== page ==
The history of the world has been, overwhelmingly, a history of military conquests.  Warring city-states, the rise and fall of empires, the conquest of hunter/gatherer and agrarian societies by European powers.  As mobility improved over the centuries, larger and larger empires were created.  But the seeds of their own destruction had already been planted.  Those seeds were the scientific revolution, the Enlightenment, the rise of individualism.  All of these things conspired to improve education, distribute wealth, and shrink the earth.  As technology improved, particularly the technology of transportation and communication, the fall of empires was inevitable.

The world became increasingly interconnected.  As it did, the advantage of centralized control, of dictatorship, faded.  The reason is that dictatorship and conquest can only succeed when there is a “them” to conquer.  When the world is highly interconnected, there is no “them.”  Everyone is “us.”  And then there is the fact that weapons become so powerful that both sides suffer enormously, regardless of who wins.


We are still in the process of transitioning away from dictatorship and authoritarianism, to full democracy.  But we can already see the basic cultural shift that moves societies in a democratic direction.  It is the shift from authoritarianism, in which most people submit to the will of the group, to individualism, in which most people value self-determination.  It is quite apparent that this shift produces greater prosperity, better health, and greater happiness.

The reason America rapidly grew from a virtual wilderness to a technological powerhouse is individualism.  It is the same reason why science has produced such wonders in only 5 centuries, after 50 centuries of virtual stagnation under religious dictatorships.  Individual creativity and exploration.  Tolerance for new ideas.  A willingness to go wherever the evidence leads.  Authoritarianism values group cohesion for its own sake.  Authoritarian leaders create cults of personality and arbitrary customs, merely to give the masses something to rally around.  The society is indeed quite cohesive.  Everyone is dutifully obedient.  And the result is stagnation.


It might seem strange that individualism would lead to a desire for equality, and a tolerance of differences.  Naively, we might think that individualism would lead to selfishness.  And if human beings were pretty isolated from each other, it might.  But in an interconnected world, individualism translates into the values of justice, equality, and tolerance.  Collectivism, by contrast, invariably morphs into authoritarianism and stagnation.

The solution to the paradox comes in realizing that it’s selfish either way.  Authoritarianism is submission to the will of the group, in the selfish expectation that the group will defeat other groups.  Individualism is valuing individual freedom, equality, and tolerance, in the selfish hope that this will improve life for everyone, including oneself.  In a highly interconnected world, the most selfish thing you can do is cooperate.


One of the episodes of the old Star Trek series is called “The Empath.”  Powerful aliens create conditions for Kirk, Spock, and McCoy to display their own capacities for self-sacrifice.  But they also create conditions for them to display their will to survive.  The purpose is to transmit those qualities to an empath – to see if she can internalize both of these qualities.  The survival of her race is at stake.  They consider both qualities to be important, if a race is worthy of survival.  Not blind obedience in the face of death, like lemmings rushing toward a cliff.  Not simple-minded selfishness either, making sure you take more than you give.  Rather, a conscious, thoughtful CHOICE – an understanding that life is not zero-sum, that cooperation and self-sacrifice create a path to a better life for everyone.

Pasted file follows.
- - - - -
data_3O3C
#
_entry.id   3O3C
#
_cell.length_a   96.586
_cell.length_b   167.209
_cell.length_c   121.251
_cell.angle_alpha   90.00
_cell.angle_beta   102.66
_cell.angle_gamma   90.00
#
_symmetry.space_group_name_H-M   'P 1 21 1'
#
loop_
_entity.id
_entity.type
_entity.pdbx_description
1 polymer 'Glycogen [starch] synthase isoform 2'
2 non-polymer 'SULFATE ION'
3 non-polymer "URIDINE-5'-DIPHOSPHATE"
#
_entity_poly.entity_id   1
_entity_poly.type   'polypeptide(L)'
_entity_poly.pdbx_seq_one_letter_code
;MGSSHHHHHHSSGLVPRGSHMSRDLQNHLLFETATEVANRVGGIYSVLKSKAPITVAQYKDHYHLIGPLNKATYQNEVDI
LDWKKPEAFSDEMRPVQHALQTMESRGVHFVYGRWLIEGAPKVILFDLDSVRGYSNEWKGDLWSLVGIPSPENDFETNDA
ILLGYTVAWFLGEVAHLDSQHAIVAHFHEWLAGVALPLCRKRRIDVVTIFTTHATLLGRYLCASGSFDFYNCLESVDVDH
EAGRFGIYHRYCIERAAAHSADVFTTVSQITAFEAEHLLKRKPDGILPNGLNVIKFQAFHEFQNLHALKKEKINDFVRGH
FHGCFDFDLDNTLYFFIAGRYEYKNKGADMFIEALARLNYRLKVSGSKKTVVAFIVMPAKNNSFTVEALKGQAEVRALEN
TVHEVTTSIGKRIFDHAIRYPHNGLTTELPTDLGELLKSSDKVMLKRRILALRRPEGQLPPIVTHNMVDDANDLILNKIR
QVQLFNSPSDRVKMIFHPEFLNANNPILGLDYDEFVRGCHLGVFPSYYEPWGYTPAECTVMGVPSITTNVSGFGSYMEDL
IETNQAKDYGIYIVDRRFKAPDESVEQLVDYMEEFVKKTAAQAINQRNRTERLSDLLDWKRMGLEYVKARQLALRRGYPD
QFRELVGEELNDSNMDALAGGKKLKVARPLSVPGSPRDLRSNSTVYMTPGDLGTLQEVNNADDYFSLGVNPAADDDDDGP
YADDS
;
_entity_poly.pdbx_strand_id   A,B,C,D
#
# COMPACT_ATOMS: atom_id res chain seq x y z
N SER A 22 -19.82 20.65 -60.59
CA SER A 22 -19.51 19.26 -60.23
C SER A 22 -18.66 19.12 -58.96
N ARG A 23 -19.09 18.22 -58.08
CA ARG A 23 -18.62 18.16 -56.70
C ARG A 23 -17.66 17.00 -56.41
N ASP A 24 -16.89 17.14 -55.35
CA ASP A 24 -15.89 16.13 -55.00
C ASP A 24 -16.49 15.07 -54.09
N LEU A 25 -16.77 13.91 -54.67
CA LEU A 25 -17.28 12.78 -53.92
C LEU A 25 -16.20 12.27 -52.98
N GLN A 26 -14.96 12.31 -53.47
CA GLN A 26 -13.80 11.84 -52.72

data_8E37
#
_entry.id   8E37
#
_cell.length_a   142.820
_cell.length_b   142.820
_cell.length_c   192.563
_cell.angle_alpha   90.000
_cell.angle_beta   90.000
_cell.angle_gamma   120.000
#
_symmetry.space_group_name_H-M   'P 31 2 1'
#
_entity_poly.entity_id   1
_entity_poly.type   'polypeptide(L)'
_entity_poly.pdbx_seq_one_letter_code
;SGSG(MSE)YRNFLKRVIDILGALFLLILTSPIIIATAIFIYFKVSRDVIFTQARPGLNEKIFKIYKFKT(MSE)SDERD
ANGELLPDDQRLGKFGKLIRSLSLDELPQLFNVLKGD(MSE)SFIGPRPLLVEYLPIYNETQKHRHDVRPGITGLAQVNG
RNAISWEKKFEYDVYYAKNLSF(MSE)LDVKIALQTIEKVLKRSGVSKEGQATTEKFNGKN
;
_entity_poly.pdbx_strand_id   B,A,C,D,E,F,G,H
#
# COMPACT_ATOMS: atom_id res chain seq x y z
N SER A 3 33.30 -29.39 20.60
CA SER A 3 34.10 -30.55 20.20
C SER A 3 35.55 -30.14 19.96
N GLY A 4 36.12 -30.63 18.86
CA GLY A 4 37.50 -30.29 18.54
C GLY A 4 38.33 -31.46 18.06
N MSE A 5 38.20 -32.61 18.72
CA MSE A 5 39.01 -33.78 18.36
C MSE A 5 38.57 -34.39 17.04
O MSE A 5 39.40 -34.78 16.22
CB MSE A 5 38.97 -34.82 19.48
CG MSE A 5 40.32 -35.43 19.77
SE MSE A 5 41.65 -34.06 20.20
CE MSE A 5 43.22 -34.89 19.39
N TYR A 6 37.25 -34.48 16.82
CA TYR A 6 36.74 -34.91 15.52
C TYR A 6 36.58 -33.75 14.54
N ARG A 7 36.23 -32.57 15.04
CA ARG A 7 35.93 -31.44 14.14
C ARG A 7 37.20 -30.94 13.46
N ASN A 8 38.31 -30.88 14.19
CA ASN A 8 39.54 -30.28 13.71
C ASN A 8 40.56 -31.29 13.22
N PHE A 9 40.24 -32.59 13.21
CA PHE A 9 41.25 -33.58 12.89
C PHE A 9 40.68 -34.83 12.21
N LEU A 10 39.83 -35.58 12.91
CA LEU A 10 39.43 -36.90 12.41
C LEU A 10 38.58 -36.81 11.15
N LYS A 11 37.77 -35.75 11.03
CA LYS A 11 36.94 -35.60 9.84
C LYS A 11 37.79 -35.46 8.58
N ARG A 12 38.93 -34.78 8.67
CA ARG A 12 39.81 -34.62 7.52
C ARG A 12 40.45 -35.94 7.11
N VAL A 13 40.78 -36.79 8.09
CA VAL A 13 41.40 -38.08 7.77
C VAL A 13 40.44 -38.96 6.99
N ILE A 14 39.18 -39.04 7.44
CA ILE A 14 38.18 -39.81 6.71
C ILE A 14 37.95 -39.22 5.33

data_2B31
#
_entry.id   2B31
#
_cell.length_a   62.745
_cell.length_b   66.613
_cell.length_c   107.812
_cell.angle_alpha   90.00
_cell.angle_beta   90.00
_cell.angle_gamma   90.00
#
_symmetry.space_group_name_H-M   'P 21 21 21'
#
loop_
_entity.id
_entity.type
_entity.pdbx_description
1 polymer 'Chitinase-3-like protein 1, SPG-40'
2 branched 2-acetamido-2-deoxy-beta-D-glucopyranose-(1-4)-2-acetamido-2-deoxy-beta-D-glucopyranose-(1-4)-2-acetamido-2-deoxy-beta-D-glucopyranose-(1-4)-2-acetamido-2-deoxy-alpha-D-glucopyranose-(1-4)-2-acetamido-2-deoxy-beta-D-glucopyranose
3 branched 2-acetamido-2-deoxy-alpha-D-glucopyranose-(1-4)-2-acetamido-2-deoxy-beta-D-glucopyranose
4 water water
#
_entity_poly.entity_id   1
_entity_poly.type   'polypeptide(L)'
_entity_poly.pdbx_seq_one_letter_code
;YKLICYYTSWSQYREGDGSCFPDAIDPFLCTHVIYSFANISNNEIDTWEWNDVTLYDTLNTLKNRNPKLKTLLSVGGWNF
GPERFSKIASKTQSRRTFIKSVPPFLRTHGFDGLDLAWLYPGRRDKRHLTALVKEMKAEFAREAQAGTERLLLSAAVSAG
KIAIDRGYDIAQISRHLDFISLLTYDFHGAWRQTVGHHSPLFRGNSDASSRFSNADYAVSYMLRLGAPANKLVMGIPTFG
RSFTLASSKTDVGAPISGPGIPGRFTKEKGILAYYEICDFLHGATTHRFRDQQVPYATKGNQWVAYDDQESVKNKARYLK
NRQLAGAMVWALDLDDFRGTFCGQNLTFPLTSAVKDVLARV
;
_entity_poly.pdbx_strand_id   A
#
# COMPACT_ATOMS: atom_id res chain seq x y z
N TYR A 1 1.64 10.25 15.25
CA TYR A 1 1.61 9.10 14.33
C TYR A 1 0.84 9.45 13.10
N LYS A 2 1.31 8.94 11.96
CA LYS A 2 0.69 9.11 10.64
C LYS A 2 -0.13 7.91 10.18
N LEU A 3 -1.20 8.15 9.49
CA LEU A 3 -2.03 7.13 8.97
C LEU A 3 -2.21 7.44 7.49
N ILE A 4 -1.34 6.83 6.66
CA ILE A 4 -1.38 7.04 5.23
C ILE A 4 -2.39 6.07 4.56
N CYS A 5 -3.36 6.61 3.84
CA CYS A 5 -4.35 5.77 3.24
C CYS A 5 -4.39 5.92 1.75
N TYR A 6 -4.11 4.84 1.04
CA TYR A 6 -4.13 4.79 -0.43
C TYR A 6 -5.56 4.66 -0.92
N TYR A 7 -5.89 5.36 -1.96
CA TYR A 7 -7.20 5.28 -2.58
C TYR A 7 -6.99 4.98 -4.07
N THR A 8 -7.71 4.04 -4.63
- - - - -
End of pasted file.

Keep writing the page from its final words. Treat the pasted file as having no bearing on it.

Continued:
As I said, we are still in the process of transition.  There are those who want to cling to the past.  And there are those who use this to try to gain power over them.  But the trajectory of history is unmistakable.  There are those who argue that some societies just won’t change.  They ignore the trajectory of history.  They forget the incredible resistance to change that kept non-white, non-male, non-Protestants marginalized for much of America’s own history.  How did democracy ever arise from dictatorship?  How did tolerance ever arise from intolerance?  How did individualism ever arise from authoritarianism?


The Center for Systemic Peace is a research organization based in Virginia.  It publishes painstaking studies on political conditions, past and present, for every country on earth.  It has developed a scale, from -10 to 10, to describe the political condition of each country.  A country with a score of -10 to -6 is considered an autocracy (China for example).  A country with a score of -5 to 5 is considered an anocracy – a mixed system that is somewhere between an autocracy and a democracy (Russia is a current example).  And one with a score of at least 6 is considered a democracy.   In 1700, there wasn’t a single democracy on planet earth.  By 1800, there was 1.  By 1900, more than 10.  By 1950, more than 20.  Today, there are more than 90 democratic countries on this planet.  None of them are perfect.  But the trend is unmistakable.


Individualism and its offspring, justice, equality, and tolerance, have proven themselves as drivers of prosperity, health, and happiness.  The civic form of modern individualism is self-correcting, just as science is self-correcting.  It may well be that there will always be a minority who favor authoritarianism, who are vulnerable to manipulative power-mongers.  But the days of the autocrats are numbered.